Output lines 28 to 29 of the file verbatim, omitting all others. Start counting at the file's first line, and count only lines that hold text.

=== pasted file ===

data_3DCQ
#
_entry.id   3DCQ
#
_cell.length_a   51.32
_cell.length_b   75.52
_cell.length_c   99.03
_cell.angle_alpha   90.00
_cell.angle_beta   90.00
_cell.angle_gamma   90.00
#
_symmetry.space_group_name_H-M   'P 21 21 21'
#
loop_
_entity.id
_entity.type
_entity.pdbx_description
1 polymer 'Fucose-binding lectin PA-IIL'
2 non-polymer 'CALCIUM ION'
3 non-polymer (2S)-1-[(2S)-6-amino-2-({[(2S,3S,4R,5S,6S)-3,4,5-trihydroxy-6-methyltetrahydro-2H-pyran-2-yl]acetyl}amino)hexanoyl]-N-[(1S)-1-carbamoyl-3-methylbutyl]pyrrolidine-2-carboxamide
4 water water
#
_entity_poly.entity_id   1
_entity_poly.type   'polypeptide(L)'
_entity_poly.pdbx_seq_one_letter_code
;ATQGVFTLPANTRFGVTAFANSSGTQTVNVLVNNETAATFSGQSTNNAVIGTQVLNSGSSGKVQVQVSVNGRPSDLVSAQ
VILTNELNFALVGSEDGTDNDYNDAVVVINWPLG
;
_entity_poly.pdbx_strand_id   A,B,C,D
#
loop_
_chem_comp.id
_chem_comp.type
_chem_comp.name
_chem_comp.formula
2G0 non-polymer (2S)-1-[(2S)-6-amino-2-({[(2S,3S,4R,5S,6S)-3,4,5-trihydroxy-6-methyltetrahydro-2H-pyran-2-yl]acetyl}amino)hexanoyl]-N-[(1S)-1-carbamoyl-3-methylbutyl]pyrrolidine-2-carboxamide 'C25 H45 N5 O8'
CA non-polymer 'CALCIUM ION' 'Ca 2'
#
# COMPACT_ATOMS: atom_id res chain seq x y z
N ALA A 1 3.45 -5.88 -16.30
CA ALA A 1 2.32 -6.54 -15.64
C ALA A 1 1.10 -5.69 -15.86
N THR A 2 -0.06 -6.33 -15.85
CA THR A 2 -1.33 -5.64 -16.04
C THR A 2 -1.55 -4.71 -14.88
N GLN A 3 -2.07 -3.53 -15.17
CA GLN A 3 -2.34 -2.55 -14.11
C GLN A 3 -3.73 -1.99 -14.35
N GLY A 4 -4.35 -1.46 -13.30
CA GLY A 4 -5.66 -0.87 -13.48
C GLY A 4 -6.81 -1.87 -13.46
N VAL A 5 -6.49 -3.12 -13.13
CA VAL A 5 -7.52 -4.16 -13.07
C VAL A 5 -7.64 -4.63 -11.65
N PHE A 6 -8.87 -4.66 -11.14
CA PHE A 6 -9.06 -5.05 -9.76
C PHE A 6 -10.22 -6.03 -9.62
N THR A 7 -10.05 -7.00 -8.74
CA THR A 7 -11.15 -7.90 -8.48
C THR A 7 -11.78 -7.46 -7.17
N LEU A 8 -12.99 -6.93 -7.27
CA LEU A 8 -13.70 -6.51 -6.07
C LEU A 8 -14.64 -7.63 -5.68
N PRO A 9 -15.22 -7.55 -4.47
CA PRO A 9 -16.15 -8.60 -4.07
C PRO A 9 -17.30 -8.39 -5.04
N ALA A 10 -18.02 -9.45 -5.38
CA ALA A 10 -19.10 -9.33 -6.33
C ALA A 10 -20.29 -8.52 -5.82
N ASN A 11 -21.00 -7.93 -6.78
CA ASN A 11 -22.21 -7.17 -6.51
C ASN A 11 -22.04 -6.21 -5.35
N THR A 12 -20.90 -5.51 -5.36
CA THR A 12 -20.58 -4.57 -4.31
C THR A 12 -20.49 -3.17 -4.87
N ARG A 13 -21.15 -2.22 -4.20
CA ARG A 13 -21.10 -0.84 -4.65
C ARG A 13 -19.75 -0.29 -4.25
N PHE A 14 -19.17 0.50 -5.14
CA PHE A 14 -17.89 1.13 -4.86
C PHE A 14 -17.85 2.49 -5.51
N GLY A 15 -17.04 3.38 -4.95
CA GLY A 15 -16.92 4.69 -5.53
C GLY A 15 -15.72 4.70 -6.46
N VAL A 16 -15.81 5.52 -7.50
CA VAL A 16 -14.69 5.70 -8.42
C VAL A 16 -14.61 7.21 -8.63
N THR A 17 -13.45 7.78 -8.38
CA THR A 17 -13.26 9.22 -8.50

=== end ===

;
_entity_poly.pdbx_strand_id   A,B,C,D